"Unkind Women" is a story about overcoming the past and the heavy emotional burden it can place on a human soul. All of the women in Soon-ok's family have challenges to face that are caused by wounds long since healed and scarred that have reopened to cause more pain. These women have to learn to lead their lives again. And on the way, we get some beautiful moments.
Chae Shi-ra as Hyeon-sook is a grounding force of the drama. She has such a relatable presence that despite anything her character does, it is easy to empathize with the unfortunate Hyeon-sook and her situation. The way Chae can take a hectic moment and silence it with her watering eyes is a skill that's rare. She rounds out each scene she is in.
Chae's character, Hyeon-sook, is the most visibly damaged woman. Her past haunts so much of her life that the actions of others constantly remind her of pain. The parallels between past and present make her a powerful character and the scenes in which she appears very well-planned.
And then we have the other women of this story; powerhouse women who don't see their own value. "Unkind Women" explores how these women see themselves, and will hopefully delve into how they grow to love themselves and see beyond their faults and scarred pasts. This is the strongest aspect of the show.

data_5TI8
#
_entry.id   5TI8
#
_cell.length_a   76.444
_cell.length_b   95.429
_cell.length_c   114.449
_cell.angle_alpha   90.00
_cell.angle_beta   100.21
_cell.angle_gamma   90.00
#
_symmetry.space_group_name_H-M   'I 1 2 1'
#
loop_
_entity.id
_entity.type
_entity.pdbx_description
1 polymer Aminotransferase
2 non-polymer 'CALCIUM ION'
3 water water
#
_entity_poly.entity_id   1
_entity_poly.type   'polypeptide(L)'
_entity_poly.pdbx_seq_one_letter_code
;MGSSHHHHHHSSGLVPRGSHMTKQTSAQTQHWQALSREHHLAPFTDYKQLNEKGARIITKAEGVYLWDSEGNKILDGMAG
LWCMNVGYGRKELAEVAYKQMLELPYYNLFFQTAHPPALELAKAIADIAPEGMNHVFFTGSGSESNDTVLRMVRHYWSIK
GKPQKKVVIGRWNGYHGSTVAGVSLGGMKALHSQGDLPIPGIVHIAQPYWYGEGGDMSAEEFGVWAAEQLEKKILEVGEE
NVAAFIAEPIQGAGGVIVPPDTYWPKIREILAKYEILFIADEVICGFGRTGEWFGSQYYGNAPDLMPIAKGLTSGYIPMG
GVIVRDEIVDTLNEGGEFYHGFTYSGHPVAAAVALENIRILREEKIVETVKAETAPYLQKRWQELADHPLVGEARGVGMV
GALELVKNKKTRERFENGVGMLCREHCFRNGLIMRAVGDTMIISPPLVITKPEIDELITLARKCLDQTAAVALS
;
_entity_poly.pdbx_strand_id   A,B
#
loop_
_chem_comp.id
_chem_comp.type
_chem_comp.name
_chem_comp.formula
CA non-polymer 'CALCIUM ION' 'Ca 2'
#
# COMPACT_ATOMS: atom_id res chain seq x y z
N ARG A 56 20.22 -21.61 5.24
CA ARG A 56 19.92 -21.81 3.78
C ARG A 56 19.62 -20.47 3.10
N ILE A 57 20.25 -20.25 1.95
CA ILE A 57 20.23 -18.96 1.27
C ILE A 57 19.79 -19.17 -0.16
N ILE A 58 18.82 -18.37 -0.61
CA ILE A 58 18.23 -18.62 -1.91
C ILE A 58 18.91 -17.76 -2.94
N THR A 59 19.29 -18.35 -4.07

The back stories behind all characters, including the minor ones are well-written and easy to relate to. It rounds out the cast in a way many dramas neglect. Some of the backstories reveal connections that are a bit too convenient and may act as story crutches, such as the fact that Doo-jin is Hyeon-ae's stepson. But such drama tropes aside, I enjoy learning a little bit about each character that crosses the screen.
Soon-ok, the matriarch, has lived her life in her husband's lover's shadow. That woman is Mo-ran, a dying woman who re-enters Soon-ok's life. I'm guessing that the meeting of the women after so many years will be for healing and forgiveness more than for Soon-ok to enact her revenge.
Romantically, Ma-ri has the most conventional path to follow with two possible suitors on her horizon. Hyeon-sook has an interesting past with her husband from who she is separated. I like that they don't just hate each other and that there are visible layers of emotion and history between them.
As a woman, I can get behind a show exploring the difficulties and beauties of life from a woman's perspective. So far, "Unkind Woman" is a fun and fulfilling watch. I hope it stays that way.
Written by: Raine from 'Raine's Dichotomy'
Journalist, drama lover, and foodie, Lisa enjoys exploring Korea, speaking the language, and soaking in all that dramaland has to offer. Her Korean husband laughs that she knows more than he ever will about dramas and K-pop. Lisa Espinosa can be contacted via firstname.lastname@example.org.
"[HanCinema's Drama Review] "Unkind Women" Episode 3"
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